12:40 Aug. 2, 2016
Donald Trump is trying to claw back a string of inaccurate comments about Ukraine, but he's yet to get it right
On the weekend, Trump asserted in an ABC interview that Russia would not enter Ukraine, not seeming to know Russian troops were already there. He suggested the 2014 annexation of Crimea didn't count because the peninsula's people preferred being part of Russia, which was Russian President Vladimir Putin's stated reason for taking it.
Prodded by his interviewer, the Republican presidential candidate modified his statement afterward.
TRUMP on Putin: "He's not going into Ukraine, OK. Just so you understand: He's not going to go into Ukraine, all right?"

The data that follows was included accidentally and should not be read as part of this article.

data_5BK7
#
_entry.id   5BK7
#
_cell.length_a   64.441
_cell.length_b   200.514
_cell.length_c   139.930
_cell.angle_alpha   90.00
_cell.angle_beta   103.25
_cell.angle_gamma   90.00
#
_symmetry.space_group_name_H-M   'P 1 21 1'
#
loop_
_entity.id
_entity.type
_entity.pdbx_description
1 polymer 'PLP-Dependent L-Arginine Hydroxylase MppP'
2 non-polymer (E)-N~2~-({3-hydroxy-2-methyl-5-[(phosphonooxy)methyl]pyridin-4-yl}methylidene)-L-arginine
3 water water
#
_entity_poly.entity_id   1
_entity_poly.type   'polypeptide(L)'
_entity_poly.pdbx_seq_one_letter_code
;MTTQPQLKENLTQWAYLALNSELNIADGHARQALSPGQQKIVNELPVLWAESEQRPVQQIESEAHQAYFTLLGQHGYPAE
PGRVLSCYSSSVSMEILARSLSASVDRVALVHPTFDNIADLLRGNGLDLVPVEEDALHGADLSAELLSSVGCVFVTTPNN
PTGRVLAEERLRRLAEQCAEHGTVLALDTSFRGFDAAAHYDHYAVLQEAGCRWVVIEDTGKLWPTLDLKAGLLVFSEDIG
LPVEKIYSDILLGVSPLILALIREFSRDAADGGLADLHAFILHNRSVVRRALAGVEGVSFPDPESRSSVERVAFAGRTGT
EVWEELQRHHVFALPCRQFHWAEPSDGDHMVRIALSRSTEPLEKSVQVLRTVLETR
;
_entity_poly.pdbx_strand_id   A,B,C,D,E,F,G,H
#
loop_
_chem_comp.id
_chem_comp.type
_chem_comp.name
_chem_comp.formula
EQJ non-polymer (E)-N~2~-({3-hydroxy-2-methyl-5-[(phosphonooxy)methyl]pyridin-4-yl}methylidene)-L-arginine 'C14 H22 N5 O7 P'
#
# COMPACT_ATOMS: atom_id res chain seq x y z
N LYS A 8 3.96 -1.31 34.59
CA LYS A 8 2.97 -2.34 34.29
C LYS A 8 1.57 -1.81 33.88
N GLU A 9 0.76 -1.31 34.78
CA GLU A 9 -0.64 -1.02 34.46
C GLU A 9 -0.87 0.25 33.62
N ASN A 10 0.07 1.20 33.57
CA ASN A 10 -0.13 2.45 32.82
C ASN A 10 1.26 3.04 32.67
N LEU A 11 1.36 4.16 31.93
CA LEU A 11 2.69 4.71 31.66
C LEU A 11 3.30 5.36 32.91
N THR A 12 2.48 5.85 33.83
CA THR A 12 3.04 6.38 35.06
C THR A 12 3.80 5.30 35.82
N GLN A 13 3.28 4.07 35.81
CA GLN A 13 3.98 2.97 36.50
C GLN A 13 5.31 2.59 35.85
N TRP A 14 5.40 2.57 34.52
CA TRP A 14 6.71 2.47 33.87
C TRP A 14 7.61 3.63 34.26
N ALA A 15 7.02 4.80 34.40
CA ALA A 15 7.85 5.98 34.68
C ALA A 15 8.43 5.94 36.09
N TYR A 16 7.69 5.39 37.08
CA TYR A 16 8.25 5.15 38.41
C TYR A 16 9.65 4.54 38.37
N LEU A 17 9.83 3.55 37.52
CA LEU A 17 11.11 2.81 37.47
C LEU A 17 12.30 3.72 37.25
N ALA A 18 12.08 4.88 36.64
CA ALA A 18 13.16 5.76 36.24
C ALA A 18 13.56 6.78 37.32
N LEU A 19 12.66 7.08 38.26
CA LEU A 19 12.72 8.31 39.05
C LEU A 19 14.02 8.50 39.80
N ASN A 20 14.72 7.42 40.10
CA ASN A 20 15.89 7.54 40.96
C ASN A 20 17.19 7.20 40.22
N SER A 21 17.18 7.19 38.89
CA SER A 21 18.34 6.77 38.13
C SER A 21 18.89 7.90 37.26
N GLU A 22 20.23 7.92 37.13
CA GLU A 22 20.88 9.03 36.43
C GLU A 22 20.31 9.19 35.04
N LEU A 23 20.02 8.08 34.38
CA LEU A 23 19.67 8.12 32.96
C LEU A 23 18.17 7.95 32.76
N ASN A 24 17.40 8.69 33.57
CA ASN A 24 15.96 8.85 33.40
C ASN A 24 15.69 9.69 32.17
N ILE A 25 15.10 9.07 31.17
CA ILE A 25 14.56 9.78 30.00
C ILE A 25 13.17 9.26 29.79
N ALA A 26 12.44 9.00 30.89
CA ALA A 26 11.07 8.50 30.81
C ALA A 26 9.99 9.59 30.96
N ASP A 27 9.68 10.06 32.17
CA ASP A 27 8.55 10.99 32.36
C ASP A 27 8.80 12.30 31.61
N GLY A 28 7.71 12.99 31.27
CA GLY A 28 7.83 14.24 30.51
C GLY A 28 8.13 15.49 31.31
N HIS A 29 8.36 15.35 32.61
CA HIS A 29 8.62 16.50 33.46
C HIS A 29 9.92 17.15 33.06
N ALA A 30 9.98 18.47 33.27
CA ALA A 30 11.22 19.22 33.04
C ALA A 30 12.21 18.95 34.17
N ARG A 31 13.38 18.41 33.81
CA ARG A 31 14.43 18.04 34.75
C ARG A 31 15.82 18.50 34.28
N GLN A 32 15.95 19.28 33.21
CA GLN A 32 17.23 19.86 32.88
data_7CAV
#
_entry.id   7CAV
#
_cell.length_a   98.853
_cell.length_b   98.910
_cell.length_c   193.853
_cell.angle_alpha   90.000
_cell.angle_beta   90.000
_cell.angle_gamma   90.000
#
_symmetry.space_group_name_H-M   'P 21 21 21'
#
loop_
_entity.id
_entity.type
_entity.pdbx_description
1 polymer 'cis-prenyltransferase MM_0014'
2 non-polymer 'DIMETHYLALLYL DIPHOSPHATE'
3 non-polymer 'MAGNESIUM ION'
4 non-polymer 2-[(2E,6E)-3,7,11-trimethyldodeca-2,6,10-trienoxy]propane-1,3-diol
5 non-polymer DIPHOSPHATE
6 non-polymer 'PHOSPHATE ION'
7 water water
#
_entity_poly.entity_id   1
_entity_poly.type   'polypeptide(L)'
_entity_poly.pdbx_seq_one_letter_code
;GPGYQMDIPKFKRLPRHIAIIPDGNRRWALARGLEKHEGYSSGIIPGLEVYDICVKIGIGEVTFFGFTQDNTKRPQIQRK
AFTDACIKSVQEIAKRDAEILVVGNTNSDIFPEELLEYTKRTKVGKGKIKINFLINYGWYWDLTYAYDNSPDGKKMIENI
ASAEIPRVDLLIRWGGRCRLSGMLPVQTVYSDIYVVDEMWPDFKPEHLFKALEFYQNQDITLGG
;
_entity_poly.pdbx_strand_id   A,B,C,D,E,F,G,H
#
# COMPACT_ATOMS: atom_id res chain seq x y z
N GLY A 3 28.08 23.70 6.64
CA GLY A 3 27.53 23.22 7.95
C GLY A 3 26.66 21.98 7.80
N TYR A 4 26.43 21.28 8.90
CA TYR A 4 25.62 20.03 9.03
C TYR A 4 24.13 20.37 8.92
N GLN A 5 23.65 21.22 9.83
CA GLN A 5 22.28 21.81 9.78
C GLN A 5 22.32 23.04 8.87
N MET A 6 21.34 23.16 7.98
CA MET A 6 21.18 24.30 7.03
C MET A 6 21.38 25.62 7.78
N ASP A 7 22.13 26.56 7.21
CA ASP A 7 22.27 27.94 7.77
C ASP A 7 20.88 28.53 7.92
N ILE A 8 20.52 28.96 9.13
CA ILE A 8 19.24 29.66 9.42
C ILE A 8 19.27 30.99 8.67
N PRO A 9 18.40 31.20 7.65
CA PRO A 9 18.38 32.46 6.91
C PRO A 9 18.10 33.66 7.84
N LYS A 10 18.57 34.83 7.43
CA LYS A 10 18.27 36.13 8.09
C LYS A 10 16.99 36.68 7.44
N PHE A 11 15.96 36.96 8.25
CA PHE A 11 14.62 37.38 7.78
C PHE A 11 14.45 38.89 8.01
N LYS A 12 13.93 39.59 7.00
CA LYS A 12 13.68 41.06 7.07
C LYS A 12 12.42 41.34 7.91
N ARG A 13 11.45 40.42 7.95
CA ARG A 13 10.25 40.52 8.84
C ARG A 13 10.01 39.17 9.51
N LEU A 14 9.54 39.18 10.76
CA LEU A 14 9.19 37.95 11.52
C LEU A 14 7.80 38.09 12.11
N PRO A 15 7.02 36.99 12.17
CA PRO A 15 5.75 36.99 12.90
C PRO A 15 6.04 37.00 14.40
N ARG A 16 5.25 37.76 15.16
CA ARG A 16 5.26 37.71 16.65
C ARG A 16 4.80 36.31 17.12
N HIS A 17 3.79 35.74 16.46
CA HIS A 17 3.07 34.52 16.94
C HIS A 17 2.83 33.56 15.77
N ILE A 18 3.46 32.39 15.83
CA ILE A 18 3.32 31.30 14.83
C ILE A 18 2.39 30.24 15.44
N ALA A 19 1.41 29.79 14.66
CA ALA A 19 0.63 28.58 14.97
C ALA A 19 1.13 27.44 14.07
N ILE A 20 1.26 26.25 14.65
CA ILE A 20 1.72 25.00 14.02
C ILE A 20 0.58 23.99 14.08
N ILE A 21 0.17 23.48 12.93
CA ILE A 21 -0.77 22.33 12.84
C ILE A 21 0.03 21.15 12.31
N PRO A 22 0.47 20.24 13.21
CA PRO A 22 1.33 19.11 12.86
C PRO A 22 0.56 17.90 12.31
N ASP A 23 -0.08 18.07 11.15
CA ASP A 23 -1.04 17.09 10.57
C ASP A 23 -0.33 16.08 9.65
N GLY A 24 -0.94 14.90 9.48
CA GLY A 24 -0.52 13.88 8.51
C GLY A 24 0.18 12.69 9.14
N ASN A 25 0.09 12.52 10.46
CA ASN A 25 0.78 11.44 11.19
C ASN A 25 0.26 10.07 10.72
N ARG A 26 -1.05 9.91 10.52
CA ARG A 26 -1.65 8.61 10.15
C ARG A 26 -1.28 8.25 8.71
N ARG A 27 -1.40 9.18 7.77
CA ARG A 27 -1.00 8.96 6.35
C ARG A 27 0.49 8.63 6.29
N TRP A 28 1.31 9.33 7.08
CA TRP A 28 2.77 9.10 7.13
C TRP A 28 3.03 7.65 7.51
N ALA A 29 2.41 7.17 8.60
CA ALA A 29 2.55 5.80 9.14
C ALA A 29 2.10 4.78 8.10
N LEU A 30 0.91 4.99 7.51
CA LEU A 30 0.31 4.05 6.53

THE FACTS: Putin did go into Ukraine. After Ukrainian protesters chased Viktor Yanukovych, their Russian-backed leader, from power in February 2014, Russian troops stationed at a base in Crimea seized strategic locations on the peninsula and replaced the local government with pro-Kremlin politicians. Russia annexed the territory after a widely discredited referendum a month later.
Moscow didn't stop there, according to the central government in Kiev and its Western backers, sending troops and military equipment to help separatist rebels in eastern Ukraine. They say Russia continues to train rebels and direct low-level attacks against Ukrainian forces on the front line.
Russia acknowledges it has some military officials in Ukraine, but says no regular troops are there.
In his tweets Monday, Trump sought to explain himself: "When I said in an interview that Putin is 'not going into Ukraine, you can mark it down,' I am saying if I am President." Full story